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Red Holloway is one of the most accomplished saxophone players alive. He began playing tenor sax at age twelve and played his first professional gig in Chicago at 16. Interestingly enough, one of his band-mates at DuSable High School was a lad by the name of Johnny Griffin. At age 19, Holloway joined the Army. After completing his service obligation he returned to Chicago.
In the years that followed, he performed with Lionel Hampton, Nat Towles, Billie Holiday, Jack McDuff, Dexter Gordon, Willie Dixon, Bobbie “Blue” Bland, B.B. King, Sonny Rollins, Lester Young, John Mayall, Red Rodney, Aretha Franklin, Sonny Stitt, Muddy Waters, Ben Webster, and many others.
Holloway has recorded a number of albums over the years, though perhaps not as many as one would expect from someone whose career has spanned almost seven decades.
Go Red Go! 2009 Delmark
Be that as it may, it is Holloway’s most recent release, “Go Red Go!” that I am going to talk about this time around.
The personnel for this one are:
Red Holloway, tenor and alto sax
Chris Foreman, Hammond B3 organ
Henry Johnson, guitar
George Freeman, guitar (“I Like It Funky” and “Keep Your Hands Off Her”)
Greg Rockingham, drums
We begin with a spirited version of the Gershwin standard, “Love Walked In”. Forman and Rockingham lead it off, but after a few seconds Holloway steps in and takes it away. Holloway was seventy-nine when these tracks were laid down, and from the beginning it’s quite obvious that he still has his chops.
“I Like It Funky”, the only Holloway composition on the disk, is a little mellower, but still a great song. Holloway’s mournful sax and George Freeman’s guitar give it a real bluesy feel, and Rockingham’s drums combined with Foreman’s B3 work combine to turn this into what would have been a real crowd-pleaser if this group had ever played together in concert.
The title track “Go Red Go!” was composed by a fellow tenor sax player, the late Arnett Cobb. It’s another lively tune that gives everyone a workout. With a running time just shy of three and a half minutes, the song’s only failing is, it’s way too short.
There is very little I can say about Sonny Rollins’ classic “St. Thomas” that hasn’t already been said. It’s a great song, and this group has a good time with it. Again, Holloway’s playing here leaves no doubt that he still has his stuff.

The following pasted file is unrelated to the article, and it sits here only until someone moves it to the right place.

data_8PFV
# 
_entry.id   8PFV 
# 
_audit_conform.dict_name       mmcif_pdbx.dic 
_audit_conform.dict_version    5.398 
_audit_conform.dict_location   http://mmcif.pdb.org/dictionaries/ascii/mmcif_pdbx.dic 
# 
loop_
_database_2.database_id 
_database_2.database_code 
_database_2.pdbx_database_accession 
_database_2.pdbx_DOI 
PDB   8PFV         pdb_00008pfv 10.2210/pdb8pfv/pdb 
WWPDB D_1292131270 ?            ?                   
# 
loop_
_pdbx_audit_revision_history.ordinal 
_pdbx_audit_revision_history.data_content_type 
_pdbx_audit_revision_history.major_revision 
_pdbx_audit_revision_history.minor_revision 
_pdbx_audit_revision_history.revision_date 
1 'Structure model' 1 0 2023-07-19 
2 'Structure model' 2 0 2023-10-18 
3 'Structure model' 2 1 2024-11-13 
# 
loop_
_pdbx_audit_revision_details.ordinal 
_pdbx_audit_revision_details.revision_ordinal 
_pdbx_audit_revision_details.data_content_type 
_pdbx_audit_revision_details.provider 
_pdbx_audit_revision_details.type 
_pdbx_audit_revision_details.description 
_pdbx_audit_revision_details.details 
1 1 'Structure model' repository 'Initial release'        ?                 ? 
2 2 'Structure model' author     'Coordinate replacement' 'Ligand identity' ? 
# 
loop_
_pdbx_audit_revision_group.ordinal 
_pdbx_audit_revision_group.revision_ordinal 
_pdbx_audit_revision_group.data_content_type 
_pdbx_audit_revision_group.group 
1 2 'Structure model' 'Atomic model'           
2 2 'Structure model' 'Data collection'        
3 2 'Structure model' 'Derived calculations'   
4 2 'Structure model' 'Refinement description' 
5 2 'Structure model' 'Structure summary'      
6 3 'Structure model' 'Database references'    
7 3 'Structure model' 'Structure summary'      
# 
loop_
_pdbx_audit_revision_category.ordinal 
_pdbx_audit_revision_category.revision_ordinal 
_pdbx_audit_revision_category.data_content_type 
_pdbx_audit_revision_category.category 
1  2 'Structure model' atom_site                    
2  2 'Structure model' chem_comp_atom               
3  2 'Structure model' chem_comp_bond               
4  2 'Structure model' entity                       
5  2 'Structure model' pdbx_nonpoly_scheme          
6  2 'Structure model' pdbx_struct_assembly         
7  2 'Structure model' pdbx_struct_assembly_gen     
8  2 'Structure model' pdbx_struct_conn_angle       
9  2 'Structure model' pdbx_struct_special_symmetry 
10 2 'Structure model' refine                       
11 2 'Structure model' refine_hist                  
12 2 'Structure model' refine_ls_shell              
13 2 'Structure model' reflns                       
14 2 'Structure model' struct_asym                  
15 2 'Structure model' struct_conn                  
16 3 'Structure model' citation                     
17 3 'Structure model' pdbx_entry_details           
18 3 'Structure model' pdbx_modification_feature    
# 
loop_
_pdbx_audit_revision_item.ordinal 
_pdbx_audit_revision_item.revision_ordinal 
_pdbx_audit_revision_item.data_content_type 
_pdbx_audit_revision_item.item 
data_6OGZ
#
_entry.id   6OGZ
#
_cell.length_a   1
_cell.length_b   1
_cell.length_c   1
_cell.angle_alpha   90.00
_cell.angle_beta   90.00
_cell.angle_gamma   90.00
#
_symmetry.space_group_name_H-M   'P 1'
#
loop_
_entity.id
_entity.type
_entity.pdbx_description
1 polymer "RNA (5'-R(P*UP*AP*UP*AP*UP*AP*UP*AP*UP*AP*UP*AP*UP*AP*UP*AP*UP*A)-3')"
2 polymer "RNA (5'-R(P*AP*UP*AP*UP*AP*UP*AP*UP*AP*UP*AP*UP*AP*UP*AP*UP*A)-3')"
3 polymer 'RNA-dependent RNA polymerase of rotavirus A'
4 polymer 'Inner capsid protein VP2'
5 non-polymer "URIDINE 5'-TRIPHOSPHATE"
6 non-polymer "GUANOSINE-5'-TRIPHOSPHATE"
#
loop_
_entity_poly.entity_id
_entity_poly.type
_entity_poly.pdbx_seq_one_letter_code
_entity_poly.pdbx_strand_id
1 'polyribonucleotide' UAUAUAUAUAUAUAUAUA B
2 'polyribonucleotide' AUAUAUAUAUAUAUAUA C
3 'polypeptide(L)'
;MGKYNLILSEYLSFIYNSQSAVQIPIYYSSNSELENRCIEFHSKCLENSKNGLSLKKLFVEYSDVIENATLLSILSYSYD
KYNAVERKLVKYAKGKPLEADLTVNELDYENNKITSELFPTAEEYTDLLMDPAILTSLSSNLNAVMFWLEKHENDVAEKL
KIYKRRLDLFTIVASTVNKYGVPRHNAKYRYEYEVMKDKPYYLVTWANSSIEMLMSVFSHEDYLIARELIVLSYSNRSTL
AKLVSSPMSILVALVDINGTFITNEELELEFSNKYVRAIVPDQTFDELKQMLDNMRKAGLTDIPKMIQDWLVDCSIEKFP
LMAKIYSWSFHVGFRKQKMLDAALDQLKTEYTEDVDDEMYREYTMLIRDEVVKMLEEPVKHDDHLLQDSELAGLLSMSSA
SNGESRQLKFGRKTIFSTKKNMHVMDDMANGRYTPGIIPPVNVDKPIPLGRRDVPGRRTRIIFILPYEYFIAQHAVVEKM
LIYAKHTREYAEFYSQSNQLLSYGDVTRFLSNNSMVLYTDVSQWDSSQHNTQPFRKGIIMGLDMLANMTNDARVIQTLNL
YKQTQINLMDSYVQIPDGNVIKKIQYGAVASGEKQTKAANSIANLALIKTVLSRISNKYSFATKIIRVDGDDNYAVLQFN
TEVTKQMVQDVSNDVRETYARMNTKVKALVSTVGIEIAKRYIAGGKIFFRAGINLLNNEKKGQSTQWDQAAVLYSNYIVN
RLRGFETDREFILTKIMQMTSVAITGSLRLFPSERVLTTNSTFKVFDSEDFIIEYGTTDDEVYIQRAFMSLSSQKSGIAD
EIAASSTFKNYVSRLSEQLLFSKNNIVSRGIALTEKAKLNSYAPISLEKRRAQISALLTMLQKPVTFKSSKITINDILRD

Milt Jackson’s composition “Bags’ Groove” is presented here a little slower than normal, but it still has a burning groove thanks to Rockingham’s cymbals in the background and Johnson’s guitar. Holloway’s sax and Foreman’s B3 again add an incredible bluesy feel to this piece.
Finally, “Keep Your Hands Off Her,” written by the blues pianist and composer Roosevelt Sykes, takes us out on a high note. Holloway’s vocalizing is amazingly good for someone whose primary instrument is not his voice. He is joined by the whole group toward the end, and they obviously enjoyed their unaccustomed roles as background vocalists.
Here’s a video of Red Holloway performing live on a cruise ship in 2000. I searched in vain for a clip of him doing one of the songs from this album. The song you’ll hear is “Groovin’ With Jug”.

 
The only quibble I have with “Go Red Go!”, and it is a minor quibble, is that the two longest songs on the album are way too mellow for my taste. “Deep Purple” and “Wave” each runs over eleven minutes, which means that between them they comprise a full third of the sixty-five minute playing time.
Despite that, in my book “Go Red Go!” would make a great addition to any jazz lovers personal playlist, for a Saturday or any other night.

You can learn more about Red Holloway and his music at his web site or his MySpace page. Be aware that his web site hasn’t been updated in a while and still shows “Coast To Coast” as Holloways “just-released” latest album.

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